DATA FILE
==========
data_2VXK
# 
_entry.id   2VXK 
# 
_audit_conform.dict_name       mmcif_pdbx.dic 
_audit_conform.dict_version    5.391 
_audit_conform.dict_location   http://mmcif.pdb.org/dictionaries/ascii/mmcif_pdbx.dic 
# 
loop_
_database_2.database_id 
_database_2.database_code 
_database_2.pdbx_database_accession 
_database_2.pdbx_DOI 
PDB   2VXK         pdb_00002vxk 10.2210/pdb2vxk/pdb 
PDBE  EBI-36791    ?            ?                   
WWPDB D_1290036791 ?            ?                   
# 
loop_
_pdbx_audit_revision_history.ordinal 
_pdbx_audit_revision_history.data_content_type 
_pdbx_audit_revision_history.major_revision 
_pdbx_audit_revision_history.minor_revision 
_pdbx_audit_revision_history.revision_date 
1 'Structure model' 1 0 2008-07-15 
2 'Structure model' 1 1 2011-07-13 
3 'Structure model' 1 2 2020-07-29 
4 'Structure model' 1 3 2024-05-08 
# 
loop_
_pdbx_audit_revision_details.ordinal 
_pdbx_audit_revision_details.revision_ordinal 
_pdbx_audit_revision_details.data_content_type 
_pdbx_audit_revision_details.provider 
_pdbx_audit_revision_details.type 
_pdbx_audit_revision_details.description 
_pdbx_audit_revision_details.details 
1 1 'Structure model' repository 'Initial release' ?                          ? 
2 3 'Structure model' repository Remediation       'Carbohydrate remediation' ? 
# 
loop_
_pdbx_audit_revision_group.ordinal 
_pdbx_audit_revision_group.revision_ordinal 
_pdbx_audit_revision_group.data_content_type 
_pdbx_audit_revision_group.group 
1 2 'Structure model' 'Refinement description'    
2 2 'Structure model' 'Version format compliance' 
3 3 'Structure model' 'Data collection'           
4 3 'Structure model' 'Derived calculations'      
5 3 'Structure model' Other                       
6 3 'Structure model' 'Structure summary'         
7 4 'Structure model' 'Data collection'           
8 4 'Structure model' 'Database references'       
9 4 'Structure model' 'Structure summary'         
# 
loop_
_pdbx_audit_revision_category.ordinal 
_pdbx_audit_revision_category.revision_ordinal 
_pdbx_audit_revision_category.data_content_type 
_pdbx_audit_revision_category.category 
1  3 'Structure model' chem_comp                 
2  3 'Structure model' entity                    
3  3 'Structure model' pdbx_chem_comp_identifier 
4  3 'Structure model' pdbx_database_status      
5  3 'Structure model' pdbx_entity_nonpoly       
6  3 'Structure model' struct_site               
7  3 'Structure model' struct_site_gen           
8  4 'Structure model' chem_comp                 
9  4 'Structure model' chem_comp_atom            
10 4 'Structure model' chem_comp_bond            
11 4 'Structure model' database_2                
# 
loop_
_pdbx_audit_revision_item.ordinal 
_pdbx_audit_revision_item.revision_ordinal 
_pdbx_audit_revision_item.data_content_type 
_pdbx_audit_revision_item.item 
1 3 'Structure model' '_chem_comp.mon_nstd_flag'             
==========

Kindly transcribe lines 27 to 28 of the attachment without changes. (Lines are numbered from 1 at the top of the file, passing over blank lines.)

4 'Structure model' 1 3 2024-05-08 
# 